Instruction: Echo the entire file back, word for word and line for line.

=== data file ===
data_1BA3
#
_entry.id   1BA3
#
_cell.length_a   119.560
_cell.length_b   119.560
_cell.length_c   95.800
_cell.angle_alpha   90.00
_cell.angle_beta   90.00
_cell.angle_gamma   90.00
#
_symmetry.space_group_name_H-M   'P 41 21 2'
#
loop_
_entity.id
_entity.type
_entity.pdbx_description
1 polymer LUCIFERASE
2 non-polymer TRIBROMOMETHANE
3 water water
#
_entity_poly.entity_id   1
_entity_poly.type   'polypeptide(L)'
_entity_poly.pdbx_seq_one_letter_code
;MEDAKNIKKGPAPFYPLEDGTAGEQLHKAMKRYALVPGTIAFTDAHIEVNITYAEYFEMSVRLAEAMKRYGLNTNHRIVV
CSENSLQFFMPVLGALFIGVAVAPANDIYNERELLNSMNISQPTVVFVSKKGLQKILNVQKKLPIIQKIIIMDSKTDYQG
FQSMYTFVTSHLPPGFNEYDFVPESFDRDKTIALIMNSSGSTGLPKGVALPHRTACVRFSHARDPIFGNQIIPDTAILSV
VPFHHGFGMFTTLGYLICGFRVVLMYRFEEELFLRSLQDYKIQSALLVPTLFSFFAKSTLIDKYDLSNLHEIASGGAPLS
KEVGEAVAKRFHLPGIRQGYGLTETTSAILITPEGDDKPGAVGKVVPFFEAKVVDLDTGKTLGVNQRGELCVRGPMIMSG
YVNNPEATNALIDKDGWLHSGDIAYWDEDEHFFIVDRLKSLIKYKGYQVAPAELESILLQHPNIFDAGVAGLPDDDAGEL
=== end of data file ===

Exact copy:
data_1BA3
#
_entry.id   1BA3
#
_cell.length_a   119.560
_cell.length_b   119.560
_cell.length_c   95.800
_cell.angle_alpha   90.00
_cell.angle_beta   90.00
_cell.angle_gamma   90.00
#
_symmetry.space_group_name_H-M   'P 41 21 2'
#
loop_
_entity.id
_entity.type
_entity.pdbx_description
1 polymer LUCIFERASE
2 non-polymer TRIBROMOMETHANE
3 water water
#
_entity_poly.entity_id   1
_entity_poly.type   'polypeptide(L)'
_entity_poly.pdbx_seq_one_letter_code
;MEDAKNIKKGPAPFYPLEDGTAGEQLHKAMKRYALVPGTIAFTDAHIEVNITYAEYFEMSVRLAEAMKRYGLNTNHRIVV
CSENSLQFFMPVLGALFIGVAVAPANDIYNERELLNSMNISQPTVVFVSKKGLQKILNVQKKLPIIQKIIIMDSKTDYQG
FQSMYTFVTSHLPPGFNEYDFVPESFDRDKTIALIMNSSGSTGLPKGVALPHRTACVRFSHARDPIFGNQIIPDTAILSV
VPFHHGFGMFTTLGYLICGFRVVLMYRFEEELFLRSLQDYKIQSALLVPTLFSFFAKSTLIDKYDLSNLHEIASGGAPLS
KEVGEAVAKRFHLPGIRQGYGLTETTSAILITPEGDDKPGAVGKVVPFFEAKVVDLDTGKTLGVNQRGELCVRGPMIMSG
YVNNPEATNALIDKDGWLHSGDIAYWDEDEHFFIVDRLKSLIKYKGYQVAPAELESILLQHPNIFDAGVAGLPDDDAGEL